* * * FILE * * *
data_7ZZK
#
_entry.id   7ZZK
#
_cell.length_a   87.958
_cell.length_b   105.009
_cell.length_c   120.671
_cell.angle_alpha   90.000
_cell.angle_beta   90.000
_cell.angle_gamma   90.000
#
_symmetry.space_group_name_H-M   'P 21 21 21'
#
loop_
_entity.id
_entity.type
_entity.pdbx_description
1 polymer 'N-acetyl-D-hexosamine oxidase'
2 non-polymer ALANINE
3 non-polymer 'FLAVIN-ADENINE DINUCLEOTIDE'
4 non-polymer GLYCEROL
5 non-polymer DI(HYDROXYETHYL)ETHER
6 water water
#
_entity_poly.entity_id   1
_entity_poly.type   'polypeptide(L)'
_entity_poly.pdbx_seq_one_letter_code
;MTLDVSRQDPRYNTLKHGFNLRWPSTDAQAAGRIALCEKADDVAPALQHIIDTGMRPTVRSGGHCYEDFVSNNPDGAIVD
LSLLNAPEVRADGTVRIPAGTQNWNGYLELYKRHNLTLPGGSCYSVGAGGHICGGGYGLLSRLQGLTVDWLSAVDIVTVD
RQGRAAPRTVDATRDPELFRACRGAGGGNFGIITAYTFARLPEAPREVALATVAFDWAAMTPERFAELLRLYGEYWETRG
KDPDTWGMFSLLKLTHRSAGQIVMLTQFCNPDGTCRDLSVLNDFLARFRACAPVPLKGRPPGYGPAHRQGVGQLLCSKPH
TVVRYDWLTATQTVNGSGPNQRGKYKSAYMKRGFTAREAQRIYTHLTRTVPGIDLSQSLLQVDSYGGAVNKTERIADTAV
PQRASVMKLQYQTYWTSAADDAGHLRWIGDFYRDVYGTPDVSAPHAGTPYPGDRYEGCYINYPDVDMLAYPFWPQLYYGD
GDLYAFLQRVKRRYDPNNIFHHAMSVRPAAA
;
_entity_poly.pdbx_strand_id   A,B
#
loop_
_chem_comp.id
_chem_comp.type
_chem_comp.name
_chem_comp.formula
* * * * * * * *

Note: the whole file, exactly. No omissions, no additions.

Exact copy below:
data_7ZZK
#
_entry.id   7ZZK
#
_cell.length_a   87.958
_cell.length_b   105.009
_cell.length_c   120.671
_cell.angle_alpha   90.000
_cell.angle_beta   90.000
_cell.angle_gamma   90.000
#
_symmetry.space_group_name_H-M   'P 21 21 21'
#
loop_
_entity.id
_entity.type
_entity.pdbx_description
1 polymer 'N-acetyl-D-hexosamine oxidase'
2 non-polymer ALANINE
3 non-polymer 'FLAVIN-ADENINE DINUCLEOTIDE'
4 non-polymer GLYCEROL
5 non-polymer DI(HYDROXYETHYL)ETHER
6 water water
#
_entity_poly.entity_id   1
_entity_poly.type   'polypeptide(L)'
_entity_poly.pdbx_seq_one_letter_code
;MTLDVSRQDPRYNTLKHGFNLRWPSTDAQAAGRIALCEKADDVAPALQHIIDTGMRPTVRSGGHCYEDFVSNNPDGAIVD
LSLLNAPEVRADGTVRIPAGTQNWNGYLELYKRHNLTLPGGSCYSVGAGGHICGGGYGLLSRLQGLTVDWLSAVDIVTVD
RQGRAAPRTVDATRDPELFRACRGAGGGNFGIITAYTFARLPEAPREVALATVAFDWAAMTPERFAELLRLYGEYWETRG
KDPDTWGMFSLLKLTHRSAGQIVMLTQFCNPDGTCRDLSVLNDFLARFRACAPVPLKGRPPGYGPAHRQGVGQLLCSKPH
TVVRYDWLTATQTVNGSGPNQRGKYKSAYMKRGFTAREAQRIYTHLTRTVPGIDLSQSLLQVDSYGGAVNKTERIADTAV
PQRASVMKLQYQTYWTSAADDAGHLRWIGDFYRDVYGTPDVSAPHAGTPYPGDRYEGCYINYPDVDMLAYPFWPQLYYGD
GDLYAFLQRVKRRYDPNNIFHHAMSVRPAAA
;
_entity_poly.pdbx_strand_id   A,B
#
loop_
_chem_comp.id
_chem_comp.type
_chem_comp.name
_chem_comp.formula